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I would like to change a PCB to add a (not straight angle) 90° curve in a 900MHz signal path.

From my understanding my PCB designer is simply using the correct impedance, routing the signal on the top layer and using the ground plane below as a return path.

From his experience it would be advisable to simply use a right angle connector outside of the PCB, and doing another 90° curve inside the PCB is a bad idea (we already have one, but at -10 dBm).

I would like to understand what kind of problems another 90° in-pcb signal path curve would bring (only signal attenuation? Or distortion as well?) and if that depends on the power of the signal doing the curve (eg. would a -10 dBm signal be less affected than a 20 dBm one?).

Thank you.

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This is probably not too much of a problem at 900MHz - at 10GHz it would certainly need consideration. The fields on a transmission line like to remain uniform - any discontinuity in the line causes a disturbance of the field pattern which leads to a reactive effect - generally for bends there is a degree of associated 'fringing capacitance'. A rule of thumb is that the minimum bend radius should be not less than 3*line width. A corner can also be compensated by use of a chamfer.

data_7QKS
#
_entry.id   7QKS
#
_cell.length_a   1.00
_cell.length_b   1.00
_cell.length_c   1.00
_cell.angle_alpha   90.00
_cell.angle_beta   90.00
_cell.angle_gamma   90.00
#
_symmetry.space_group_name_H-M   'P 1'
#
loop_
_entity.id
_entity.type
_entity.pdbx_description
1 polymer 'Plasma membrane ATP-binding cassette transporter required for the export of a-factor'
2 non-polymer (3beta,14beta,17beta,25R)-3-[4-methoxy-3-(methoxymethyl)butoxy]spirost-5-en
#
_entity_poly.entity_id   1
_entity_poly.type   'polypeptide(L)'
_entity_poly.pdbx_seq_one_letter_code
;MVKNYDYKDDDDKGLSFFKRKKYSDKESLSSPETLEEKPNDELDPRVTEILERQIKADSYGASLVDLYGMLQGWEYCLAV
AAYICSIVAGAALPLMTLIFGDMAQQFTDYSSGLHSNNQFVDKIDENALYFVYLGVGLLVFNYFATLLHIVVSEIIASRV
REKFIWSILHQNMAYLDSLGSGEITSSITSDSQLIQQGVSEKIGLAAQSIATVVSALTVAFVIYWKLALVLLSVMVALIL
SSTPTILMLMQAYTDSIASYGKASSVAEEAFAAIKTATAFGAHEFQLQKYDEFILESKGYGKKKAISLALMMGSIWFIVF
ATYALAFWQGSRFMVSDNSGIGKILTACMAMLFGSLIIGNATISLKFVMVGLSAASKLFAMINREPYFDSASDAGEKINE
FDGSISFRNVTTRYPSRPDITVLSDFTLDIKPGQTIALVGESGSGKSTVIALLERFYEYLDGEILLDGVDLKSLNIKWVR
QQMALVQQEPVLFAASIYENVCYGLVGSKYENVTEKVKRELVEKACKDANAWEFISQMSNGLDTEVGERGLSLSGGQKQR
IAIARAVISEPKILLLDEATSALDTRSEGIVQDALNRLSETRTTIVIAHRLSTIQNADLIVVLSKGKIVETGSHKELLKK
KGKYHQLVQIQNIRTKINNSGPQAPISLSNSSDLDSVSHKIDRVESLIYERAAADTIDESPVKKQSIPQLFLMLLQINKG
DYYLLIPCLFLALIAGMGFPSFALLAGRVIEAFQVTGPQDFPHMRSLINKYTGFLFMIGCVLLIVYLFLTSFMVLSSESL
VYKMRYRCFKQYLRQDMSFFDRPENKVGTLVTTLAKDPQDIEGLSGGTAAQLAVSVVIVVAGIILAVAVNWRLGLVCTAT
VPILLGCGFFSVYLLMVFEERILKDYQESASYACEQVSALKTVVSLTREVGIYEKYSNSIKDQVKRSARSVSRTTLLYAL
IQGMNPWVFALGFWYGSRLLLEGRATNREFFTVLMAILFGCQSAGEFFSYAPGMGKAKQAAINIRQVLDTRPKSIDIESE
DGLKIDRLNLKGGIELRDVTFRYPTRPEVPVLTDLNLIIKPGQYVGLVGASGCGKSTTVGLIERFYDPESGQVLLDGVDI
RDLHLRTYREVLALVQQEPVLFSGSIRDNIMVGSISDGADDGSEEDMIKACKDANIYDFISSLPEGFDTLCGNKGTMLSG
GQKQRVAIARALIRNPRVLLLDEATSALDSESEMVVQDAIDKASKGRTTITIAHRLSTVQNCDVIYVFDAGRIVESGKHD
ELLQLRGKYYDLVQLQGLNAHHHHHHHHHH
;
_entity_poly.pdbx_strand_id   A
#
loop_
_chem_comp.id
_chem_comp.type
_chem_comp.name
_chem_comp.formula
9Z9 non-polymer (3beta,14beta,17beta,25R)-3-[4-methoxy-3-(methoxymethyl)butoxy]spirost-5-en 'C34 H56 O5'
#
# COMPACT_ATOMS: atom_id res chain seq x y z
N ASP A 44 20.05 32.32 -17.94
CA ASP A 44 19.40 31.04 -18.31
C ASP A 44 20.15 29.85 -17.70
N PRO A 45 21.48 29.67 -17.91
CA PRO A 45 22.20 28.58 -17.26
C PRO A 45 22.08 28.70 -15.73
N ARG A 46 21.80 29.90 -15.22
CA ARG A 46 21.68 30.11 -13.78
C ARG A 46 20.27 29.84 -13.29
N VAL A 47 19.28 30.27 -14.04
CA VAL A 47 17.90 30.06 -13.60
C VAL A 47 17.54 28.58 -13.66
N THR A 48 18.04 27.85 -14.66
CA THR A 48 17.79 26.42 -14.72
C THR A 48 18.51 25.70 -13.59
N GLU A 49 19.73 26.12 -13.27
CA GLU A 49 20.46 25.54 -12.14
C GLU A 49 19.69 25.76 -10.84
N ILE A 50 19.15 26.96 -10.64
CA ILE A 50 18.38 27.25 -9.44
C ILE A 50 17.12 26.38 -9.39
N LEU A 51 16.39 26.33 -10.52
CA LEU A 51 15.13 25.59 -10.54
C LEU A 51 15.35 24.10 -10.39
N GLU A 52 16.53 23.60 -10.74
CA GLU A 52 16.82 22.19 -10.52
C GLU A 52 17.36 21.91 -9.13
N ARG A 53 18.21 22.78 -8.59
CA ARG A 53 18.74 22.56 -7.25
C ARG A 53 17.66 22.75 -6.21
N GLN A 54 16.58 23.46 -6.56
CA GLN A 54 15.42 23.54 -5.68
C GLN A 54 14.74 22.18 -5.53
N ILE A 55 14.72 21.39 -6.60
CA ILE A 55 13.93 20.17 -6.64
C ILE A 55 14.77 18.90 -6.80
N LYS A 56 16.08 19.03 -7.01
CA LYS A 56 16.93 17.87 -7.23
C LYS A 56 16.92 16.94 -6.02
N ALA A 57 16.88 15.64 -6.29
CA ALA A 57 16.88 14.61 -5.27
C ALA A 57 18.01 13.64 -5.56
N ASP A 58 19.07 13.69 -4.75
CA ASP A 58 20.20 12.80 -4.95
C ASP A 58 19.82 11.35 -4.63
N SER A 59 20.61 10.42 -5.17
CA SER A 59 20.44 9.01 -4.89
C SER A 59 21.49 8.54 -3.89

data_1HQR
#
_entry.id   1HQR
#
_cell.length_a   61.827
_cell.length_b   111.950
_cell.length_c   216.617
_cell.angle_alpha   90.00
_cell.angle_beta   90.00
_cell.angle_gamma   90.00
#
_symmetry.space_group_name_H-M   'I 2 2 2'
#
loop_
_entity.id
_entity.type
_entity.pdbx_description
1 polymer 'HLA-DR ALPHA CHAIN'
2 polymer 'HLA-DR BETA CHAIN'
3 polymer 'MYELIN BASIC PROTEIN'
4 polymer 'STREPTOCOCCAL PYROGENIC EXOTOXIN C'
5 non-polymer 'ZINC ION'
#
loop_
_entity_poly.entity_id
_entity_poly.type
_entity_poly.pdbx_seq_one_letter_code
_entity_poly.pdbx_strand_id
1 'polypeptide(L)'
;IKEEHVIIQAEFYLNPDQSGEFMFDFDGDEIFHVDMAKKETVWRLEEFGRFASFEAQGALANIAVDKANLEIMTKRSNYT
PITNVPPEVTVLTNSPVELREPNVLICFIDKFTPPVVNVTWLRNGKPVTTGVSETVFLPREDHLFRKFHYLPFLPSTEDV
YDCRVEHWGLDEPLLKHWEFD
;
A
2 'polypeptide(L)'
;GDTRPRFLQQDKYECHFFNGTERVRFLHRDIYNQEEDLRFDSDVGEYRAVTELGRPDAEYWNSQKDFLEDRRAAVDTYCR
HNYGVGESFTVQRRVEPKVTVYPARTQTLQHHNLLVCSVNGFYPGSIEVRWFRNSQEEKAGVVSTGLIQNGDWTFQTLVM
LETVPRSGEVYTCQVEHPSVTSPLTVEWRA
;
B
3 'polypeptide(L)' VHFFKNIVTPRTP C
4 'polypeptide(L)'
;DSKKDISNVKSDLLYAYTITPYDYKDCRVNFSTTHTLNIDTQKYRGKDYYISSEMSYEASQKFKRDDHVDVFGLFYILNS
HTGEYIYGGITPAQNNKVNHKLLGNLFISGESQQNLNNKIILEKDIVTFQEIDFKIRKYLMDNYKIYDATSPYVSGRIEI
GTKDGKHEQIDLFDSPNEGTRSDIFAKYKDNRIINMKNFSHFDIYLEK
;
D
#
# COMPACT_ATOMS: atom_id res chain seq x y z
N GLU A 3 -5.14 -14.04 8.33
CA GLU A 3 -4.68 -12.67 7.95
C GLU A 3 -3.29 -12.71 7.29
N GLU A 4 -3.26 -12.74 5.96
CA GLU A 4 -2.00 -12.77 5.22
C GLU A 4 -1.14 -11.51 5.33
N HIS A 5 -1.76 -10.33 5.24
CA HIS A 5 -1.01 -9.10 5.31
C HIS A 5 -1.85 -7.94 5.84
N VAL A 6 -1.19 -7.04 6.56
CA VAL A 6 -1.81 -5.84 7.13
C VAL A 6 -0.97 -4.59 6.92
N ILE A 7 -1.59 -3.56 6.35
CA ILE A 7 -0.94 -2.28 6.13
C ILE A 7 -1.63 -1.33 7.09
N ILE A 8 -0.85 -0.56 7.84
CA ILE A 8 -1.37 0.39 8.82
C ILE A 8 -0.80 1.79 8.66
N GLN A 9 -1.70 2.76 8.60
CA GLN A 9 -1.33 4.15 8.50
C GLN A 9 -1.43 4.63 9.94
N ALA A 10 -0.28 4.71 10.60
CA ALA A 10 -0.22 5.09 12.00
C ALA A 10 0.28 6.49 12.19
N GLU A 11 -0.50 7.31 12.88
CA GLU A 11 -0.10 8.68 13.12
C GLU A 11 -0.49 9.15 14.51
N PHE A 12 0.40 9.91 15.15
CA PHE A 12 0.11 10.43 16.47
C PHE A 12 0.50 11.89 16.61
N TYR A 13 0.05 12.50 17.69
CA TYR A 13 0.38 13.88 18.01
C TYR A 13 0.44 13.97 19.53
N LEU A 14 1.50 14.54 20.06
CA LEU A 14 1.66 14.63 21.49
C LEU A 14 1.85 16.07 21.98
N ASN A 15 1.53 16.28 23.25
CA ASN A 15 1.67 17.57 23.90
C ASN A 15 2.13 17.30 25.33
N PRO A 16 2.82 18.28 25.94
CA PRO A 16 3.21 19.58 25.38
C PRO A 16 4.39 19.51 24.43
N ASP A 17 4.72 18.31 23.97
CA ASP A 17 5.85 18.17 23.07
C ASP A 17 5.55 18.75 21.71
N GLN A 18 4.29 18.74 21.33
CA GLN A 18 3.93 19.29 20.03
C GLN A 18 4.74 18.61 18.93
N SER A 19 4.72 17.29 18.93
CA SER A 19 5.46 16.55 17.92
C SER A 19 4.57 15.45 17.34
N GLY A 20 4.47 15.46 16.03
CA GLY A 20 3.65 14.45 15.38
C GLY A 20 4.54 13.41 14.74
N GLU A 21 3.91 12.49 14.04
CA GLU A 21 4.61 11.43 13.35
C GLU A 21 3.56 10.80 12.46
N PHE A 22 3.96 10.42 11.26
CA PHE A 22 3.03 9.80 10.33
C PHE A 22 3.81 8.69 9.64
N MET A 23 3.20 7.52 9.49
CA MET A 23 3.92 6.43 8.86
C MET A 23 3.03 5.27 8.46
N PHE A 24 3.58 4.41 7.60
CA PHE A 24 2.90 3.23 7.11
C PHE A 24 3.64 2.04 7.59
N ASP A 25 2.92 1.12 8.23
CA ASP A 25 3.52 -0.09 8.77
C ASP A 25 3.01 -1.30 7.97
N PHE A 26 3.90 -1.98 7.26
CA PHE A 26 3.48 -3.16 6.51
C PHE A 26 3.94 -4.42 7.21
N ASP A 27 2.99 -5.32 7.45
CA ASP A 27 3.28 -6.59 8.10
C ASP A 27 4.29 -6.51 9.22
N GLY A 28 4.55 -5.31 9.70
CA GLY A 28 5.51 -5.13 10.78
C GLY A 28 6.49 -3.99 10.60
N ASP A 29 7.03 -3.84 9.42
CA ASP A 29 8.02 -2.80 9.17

Transmission lines are passive and linear, so the loss would not change with power.

I would refer you to Waddell https://books.google.co.uk/books/about/Transmission_Line_Design_Handbook.html?id=MyxTAAAAMAAJ which contains models for microstrip bends

Alternatively Gupta,Garg and Bahl might help - https://books.google.co.uk/books/about/Microstrip_Lines_and_Slotlines_Third_Edi.html?id=1PQfAgAAQBAJ&redir_esc=y - see excerpt below. However, note the frequencies here and how the match improves dramatically at lower frequencies.

The 1.8W compensated corner is the best, but I have tended to use curves as they are more easily available in PCB tools. Note that the curve given below is a not the 3*W radius I suggested earlier, but the tight curve shown in (a) - a gentle 3*W bend will perform much better.

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